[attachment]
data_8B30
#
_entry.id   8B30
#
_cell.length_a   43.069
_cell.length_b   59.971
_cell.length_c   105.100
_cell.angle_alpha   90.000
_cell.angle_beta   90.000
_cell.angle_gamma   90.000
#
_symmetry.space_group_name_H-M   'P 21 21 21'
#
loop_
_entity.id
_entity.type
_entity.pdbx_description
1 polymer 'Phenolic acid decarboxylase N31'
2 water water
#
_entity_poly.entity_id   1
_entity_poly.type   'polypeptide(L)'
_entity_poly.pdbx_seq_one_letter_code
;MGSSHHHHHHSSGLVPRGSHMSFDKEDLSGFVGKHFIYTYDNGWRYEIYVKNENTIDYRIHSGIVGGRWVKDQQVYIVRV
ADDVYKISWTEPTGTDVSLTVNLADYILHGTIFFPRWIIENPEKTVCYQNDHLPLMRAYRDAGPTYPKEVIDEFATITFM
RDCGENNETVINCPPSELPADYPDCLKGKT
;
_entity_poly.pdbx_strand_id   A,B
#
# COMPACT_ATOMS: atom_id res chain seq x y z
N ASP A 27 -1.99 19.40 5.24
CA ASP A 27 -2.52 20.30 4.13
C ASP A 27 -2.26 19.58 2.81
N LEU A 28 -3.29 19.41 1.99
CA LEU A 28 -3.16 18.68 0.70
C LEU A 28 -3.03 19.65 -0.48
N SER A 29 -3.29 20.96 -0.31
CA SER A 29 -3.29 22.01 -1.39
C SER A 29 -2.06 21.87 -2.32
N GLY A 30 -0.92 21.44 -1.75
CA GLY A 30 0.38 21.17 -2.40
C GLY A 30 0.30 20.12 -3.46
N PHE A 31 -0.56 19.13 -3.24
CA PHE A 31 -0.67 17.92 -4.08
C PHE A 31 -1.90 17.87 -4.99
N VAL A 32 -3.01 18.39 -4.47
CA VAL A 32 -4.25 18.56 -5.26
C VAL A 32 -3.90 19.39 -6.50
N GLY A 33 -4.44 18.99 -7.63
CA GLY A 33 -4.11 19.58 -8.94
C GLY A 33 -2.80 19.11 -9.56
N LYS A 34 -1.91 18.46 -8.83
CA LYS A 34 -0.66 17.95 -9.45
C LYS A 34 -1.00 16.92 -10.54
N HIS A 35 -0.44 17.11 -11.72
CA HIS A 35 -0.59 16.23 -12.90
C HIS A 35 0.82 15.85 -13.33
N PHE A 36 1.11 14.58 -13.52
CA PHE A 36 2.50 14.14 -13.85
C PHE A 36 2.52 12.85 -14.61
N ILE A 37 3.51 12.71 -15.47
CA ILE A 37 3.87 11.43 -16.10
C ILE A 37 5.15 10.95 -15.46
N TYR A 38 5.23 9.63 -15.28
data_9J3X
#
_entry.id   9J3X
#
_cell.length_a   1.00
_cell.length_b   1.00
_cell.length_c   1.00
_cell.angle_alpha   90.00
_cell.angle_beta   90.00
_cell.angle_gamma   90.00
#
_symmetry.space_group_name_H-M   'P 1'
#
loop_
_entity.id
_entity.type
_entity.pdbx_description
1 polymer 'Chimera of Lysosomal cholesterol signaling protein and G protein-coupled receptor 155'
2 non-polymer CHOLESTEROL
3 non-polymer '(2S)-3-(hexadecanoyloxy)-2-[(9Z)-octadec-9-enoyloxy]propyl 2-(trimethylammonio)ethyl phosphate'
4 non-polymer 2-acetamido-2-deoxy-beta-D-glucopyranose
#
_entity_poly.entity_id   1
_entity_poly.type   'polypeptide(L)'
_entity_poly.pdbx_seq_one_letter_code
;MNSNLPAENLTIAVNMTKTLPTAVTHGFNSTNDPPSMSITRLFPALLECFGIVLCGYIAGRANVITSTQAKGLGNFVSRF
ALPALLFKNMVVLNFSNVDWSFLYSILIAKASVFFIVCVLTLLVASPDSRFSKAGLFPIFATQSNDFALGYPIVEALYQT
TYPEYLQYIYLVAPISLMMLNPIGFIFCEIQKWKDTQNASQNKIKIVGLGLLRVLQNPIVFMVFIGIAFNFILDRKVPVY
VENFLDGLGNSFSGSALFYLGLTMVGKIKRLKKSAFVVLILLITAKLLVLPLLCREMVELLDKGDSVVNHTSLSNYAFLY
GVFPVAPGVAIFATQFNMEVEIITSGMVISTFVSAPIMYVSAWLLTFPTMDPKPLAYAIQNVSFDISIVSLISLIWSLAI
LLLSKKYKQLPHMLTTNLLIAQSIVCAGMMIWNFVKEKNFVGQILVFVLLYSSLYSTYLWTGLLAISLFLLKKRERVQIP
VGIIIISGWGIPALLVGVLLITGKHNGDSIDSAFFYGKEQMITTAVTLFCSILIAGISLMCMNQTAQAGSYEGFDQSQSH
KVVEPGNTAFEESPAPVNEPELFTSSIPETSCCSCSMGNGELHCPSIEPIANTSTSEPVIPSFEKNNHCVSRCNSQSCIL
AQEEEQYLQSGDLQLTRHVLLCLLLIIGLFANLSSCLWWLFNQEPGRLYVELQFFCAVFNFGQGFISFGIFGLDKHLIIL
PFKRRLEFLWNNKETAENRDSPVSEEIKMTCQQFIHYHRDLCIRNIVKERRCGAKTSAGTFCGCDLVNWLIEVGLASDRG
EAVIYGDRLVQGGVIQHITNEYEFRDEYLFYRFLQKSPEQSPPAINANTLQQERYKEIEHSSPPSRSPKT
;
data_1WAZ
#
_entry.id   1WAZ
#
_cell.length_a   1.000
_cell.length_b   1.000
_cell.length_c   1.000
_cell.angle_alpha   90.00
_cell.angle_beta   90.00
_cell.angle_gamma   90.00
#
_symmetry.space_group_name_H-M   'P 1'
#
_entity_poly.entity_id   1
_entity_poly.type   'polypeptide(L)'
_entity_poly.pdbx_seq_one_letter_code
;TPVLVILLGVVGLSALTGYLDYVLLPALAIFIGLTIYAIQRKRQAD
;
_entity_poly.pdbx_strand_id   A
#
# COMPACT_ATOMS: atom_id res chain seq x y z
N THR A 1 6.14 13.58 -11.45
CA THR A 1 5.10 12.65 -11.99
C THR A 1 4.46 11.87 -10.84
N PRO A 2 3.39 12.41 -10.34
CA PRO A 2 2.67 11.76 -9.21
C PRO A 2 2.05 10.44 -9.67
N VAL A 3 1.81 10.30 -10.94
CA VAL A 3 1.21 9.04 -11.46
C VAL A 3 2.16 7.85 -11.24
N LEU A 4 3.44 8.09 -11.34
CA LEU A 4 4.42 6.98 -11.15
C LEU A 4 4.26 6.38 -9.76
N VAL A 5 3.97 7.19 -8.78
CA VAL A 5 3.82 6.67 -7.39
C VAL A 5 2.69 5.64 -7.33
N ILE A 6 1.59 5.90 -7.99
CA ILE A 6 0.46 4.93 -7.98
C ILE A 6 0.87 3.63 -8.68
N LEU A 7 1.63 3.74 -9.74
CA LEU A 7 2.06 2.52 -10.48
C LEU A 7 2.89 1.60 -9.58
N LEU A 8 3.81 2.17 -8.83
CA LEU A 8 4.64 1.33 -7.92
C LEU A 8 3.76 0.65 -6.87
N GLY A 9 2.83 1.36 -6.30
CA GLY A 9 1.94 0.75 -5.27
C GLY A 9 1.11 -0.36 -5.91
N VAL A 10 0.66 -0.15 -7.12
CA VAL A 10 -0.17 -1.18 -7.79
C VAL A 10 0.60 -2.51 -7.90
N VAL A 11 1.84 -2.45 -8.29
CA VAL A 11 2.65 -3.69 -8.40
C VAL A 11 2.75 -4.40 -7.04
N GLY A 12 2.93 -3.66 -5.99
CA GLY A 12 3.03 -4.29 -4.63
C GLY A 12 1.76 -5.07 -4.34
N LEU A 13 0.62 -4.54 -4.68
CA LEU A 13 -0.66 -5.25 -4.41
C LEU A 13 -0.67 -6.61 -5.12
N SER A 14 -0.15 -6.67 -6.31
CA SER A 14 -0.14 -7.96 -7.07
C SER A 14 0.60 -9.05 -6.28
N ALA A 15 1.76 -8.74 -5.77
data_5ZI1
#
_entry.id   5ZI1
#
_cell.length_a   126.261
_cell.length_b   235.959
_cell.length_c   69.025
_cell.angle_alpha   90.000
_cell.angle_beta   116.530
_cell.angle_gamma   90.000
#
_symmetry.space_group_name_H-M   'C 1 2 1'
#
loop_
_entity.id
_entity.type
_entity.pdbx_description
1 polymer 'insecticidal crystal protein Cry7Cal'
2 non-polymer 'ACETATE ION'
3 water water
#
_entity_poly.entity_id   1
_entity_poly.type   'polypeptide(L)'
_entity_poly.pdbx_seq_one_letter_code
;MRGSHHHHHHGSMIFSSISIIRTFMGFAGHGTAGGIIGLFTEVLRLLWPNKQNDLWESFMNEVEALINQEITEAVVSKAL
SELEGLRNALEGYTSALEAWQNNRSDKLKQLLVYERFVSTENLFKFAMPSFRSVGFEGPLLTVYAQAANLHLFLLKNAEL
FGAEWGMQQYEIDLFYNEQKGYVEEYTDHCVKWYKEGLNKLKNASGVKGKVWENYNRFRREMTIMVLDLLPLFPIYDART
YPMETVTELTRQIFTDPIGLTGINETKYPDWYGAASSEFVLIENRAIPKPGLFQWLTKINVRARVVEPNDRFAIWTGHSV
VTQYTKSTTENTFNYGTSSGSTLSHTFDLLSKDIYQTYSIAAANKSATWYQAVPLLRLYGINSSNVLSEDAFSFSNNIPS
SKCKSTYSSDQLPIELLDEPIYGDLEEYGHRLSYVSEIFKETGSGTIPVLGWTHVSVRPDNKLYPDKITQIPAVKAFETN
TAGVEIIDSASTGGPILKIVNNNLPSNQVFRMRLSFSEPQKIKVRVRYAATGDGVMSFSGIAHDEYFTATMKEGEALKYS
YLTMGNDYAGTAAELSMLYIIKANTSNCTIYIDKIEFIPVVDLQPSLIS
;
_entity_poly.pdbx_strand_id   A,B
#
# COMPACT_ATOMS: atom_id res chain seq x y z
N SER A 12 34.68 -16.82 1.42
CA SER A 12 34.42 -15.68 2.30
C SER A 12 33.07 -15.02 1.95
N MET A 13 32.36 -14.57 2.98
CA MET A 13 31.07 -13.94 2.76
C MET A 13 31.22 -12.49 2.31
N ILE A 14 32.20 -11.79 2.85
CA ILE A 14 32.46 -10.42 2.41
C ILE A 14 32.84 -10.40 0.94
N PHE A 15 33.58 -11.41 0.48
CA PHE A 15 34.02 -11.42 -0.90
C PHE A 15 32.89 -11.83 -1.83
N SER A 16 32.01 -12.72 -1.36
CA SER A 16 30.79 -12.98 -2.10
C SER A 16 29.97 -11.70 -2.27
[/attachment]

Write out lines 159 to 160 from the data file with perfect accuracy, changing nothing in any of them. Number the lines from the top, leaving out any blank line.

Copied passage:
N LEU A 13 0.62 -4.54 -4.68
CA LEU A 13 -0.66 -5.25 -4.41